I’m writing this as I put my feet up for my Christmas break, but I’d rather still be at work than battling the shops in a last minute rush to buy Christmas presents! Having said that, we’ve just taken delivery of a huge, stunning painting of my horse, Diesel, by Katie Hough that we had commissioned (pictured below). It has captured him perfectly and may just mean I don’t have to splash out too much on other presents!
Most of the horses on training have now gone home including some racehorses from Jim and Pippa Boyle, who also do much for the Retraining of Racehorses organisation in the south east. I first met them when they had a tricky colt that has since gone on to race. I am now involved in starting quite a few of their youngsters as they believe that if they get a little more education from the outset, they will have better prospects of becoming riding horses after their racing careers. Having grown up in Australia with homebred thoroughbreds and a racing-mad father, I feel very at home with these horses and if they weren’t destined for the track, I’d be quite happy to keep them myself.
Speaking of getting the foundations right for their future careers, I have been working with a couple of foals that have had very different experiences in their short lives. I am often asked: “how much, and what, should I be doing with my foal/yearling?” I am a firm believer in handling them enough so that they are quiet around humans and able to be tied up, trimmed, seen by the vet and loaded if necessary. However, I also caution against too much handling or petting as they can very quickly become overconfident and disrespectful, which can lead to many problems down the track. Foals are very cute, but not when they decide to turn around and kick or bite you!
Although both of these foals had been unhandled, one has been around humans on a farm, whereas the other has been in a herd that had been running wild in north Kent. He has been rescued by the charity, Happy Endings Rescue, who I have been working with to rehabilitate these horses that would otherwise be put down. After some initial wariness, the first foal became easy to handle very quickly. The second one is a much tougher proposition. At the moment it is a case of just being around him and letting him see us interacting with the other horses before we try and handle him at all. He has got to the point where he is showing a little curiosity and giving the grooms a sniff when they feed and water him. When a horse shows curiosity rather than flight, it is the first step towards confidence.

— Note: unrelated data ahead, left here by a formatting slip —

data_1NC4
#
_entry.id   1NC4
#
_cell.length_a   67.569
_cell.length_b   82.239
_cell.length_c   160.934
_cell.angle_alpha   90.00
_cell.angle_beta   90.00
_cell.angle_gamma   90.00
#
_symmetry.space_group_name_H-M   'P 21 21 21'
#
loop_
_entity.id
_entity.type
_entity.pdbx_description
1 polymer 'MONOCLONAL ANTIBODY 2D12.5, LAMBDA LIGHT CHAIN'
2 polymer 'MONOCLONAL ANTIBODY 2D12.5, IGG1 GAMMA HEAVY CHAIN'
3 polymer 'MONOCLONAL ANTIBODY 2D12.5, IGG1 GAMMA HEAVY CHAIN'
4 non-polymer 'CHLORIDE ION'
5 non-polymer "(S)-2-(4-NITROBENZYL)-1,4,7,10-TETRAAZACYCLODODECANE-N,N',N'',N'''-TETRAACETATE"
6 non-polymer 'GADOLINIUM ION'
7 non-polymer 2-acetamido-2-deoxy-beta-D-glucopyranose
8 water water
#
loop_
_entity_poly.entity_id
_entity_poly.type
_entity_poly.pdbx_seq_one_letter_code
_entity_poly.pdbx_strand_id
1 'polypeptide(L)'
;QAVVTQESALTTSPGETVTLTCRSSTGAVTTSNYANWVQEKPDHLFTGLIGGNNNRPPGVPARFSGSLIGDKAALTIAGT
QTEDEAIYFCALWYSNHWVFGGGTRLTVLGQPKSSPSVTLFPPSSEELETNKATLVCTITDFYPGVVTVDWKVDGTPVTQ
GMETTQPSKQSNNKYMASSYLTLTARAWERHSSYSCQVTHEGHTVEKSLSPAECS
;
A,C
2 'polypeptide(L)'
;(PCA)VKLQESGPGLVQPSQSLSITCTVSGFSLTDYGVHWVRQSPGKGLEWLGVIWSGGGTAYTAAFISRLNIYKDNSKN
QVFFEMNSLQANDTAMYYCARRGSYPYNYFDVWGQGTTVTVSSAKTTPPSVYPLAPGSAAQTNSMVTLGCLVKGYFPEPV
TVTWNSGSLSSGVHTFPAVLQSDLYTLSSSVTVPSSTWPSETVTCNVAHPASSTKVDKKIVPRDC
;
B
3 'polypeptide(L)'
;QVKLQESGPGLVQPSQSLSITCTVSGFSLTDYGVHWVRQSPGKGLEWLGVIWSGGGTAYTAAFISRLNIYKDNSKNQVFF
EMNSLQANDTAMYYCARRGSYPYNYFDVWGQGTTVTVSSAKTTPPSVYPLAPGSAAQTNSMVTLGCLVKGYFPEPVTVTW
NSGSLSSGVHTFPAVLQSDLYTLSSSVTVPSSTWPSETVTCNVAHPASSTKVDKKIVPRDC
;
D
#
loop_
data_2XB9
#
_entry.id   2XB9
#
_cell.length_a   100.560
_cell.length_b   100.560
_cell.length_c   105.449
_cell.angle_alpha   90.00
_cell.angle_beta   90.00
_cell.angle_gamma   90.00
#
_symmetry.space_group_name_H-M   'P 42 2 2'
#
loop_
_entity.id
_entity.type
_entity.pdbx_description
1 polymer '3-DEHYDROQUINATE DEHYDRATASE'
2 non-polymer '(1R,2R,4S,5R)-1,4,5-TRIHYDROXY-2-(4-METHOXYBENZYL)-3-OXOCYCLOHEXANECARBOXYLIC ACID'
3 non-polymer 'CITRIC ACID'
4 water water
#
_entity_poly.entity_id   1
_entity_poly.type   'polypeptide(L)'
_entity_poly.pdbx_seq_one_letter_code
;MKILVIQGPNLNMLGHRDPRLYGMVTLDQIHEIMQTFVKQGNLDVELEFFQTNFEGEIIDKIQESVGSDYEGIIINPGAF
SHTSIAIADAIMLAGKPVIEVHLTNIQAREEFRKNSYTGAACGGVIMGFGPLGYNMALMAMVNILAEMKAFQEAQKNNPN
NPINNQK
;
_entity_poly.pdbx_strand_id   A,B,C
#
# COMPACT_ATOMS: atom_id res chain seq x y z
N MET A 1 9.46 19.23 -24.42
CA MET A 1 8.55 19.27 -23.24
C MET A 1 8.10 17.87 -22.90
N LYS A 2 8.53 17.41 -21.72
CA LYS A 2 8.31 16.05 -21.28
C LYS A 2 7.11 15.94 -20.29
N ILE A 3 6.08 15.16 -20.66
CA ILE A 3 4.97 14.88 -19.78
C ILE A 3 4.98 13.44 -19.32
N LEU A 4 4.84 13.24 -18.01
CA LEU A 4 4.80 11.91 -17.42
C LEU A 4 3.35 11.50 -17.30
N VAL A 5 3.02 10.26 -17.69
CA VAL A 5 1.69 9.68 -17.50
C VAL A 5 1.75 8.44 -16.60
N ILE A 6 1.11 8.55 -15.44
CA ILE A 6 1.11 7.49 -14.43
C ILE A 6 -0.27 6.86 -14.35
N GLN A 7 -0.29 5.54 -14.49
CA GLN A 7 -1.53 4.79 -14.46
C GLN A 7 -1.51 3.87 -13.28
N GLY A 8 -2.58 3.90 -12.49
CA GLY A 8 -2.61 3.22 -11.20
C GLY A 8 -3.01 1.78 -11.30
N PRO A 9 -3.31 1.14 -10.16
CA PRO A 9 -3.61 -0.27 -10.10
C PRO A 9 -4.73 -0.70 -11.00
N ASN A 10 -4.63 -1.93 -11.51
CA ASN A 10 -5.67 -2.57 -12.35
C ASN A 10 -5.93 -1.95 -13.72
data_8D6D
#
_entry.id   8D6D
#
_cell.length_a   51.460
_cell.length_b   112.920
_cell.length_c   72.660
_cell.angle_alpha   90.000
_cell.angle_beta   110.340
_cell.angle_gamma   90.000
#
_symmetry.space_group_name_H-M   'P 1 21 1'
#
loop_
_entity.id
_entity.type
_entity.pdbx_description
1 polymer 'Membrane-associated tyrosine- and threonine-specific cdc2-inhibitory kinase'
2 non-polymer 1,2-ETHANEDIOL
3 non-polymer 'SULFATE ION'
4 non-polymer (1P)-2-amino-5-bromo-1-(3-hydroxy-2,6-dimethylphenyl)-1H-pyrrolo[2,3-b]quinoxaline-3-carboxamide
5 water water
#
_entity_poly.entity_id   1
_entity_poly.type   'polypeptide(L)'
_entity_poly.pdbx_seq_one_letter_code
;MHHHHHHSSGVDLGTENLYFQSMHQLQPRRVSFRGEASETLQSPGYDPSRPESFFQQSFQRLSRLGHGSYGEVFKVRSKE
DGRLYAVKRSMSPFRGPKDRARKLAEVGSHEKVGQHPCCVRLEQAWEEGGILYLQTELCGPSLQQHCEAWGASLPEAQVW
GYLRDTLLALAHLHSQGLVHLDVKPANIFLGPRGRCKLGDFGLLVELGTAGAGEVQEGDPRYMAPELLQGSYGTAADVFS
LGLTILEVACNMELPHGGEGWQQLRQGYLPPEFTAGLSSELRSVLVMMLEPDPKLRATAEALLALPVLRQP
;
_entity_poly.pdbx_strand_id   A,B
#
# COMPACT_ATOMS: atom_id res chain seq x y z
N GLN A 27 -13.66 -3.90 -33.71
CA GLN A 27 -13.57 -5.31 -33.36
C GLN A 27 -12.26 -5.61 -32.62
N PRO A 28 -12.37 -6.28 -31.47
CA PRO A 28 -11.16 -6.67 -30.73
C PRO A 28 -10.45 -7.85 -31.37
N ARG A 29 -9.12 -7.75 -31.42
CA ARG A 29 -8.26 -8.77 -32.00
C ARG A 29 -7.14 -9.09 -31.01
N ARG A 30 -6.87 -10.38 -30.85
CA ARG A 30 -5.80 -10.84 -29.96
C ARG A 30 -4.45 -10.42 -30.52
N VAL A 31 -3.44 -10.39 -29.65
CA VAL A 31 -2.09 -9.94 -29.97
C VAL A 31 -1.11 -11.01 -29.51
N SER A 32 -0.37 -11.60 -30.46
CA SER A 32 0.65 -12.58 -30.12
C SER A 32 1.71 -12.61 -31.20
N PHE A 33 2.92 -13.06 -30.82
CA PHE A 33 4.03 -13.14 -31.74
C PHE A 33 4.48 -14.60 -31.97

At this time of year, it is always good to look back on the year at both the highlights and to learn from any difficult times. Aside from working with all the fabulous horses and people that have come to me during 2015, my highlights would have to include launching my online training program Your Horsemanship, demonstrating at the BHS Welfare Conference and Your Horse Live, and being player-coach for the UK at the Polocrosse World Cup in South Africa.
After nearly 20 years in the business, I am still learning so much; not just about training horses, but about myself and how others tick too. As always, there are horses that have been a challenge and some that in hindsight I would have approached differently, but they are all part of the learning process and the experiences stored away for future use. Although I have a real desire to “fix” horses with problems, particularly when the horse and rider’s safety is compromised, I have come to realise that there are so many factors to take into consideration. So one of my resolutions for 2016 is to take a deep breath in these situations, take a step back and accept that all I can do is offer my help and advice.
My other plans for 2016 are all really exciting. I am continuing to develop the yard and have just put in a pre-planning application for an indoor school. I have got a lot more planned for Your Horsemanship and once Annie is back riding from her knee injury, I am looking to travel abroad a bit more to conduct clinics and demonstrations. As for horses, I have a very exciting prospect for polocrosse, but I’m also on the lookout to buy some dressage prospects; yes, I may have to pull on a pair of breeches in the near future!
Anyway, now its time for me to hibernate and watch Christmas films with the kids… I hope you all have a very Happy Christmas and New Year!